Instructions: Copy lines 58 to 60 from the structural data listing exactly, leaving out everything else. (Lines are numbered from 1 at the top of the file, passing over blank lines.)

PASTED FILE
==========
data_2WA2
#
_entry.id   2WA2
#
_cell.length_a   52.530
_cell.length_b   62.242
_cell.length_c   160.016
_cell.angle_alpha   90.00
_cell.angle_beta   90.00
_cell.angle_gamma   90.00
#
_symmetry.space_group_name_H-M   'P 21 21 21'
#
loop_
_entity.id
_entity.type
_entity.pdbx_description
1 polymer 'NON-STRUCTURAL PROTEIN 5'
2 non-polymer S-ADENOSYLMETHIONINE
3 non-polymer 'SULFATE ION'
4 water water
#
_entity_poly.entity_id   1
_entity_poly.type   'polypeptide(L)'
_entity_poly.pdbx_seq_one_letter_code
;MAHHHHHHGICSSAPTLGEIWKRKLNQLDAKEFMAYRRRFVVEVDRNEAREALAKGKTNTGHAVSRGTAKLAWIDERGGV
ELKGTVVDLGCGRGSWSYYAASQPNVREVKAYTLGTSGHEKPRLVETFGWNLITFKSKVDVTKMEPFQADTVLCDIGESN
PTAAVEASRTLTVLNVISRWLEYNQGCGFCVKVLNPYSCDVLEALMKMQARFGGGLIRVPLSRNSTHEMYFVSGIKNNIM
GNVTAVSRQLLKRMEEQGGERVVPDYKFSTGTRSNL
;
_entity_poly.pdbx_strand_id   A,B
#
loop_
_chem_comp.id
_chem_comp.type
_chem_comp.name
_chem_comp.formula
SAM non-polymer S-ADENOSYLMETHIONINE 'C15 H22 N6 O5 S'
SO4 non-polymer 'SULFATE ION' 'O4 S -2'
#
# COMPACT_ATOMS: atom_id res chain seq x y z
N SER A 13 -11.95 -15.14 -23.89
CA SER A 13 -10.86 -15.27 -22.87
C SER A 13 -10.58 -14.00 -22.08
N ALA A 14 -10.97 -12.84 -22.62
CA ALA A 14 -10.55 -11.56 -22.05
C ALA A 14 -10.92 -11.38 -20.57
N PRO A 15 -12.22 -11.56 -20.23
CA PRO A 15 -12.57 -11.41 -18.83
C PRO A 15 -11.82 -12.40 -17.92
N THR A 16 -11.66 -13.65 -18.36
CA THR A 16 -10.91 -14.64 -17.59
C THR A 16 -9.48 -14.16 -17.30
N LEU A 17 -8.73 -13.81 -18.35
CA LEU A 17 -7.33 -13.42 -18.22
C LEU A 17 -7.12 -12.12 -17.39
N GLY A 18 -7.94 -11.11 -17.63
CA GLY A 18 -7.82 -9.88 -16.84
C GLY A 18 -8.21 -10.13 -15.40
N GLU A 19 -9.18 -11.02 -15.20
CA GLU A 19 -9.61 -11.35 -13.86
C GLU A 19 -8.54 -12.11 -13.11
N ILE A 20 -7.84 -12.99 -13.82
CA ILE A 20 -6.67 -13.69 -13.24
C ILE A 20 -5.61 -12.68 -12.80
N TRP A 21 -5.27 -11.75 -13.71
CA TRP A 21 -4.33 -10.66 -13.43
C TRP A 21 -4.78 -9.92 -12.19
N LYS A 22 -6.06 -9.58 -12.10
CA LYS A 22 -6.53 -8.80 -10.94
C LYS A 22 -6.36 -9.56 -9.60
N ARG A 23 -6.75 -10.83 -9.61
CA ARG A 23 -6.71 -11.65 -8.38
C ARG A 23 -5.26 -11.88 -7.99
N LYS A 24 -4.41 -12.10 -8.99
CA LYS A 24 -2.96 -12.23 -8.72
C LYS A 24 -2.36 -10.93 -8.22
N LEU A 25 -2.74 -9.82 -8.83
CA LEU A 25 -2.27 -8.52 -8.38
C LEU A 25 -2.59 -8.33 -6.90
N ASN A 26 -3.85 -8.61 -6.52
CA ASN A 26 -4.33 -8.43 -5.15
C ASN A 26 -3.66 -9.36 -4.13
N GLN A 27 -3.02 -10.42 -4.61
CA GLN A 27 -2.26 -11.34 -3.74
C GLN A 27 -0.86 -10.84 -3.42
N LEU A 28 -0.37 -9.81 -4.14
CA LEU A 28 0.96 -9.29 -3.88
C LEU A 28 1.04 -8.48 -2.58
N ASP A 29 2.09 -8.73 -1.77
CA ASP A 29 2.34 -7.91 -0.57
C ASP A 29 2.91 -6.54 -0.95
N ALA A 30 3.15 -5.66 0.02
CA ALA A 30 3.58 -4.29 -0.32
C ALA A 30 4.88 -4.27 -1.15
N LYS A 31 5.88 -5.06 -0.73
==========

CA GLY A 18 -7.82 -9.88 -16.84
C GLY A 18 -8.21 -10.13 -15.40
N GLU A 19 -9.18 -11.02 -15.20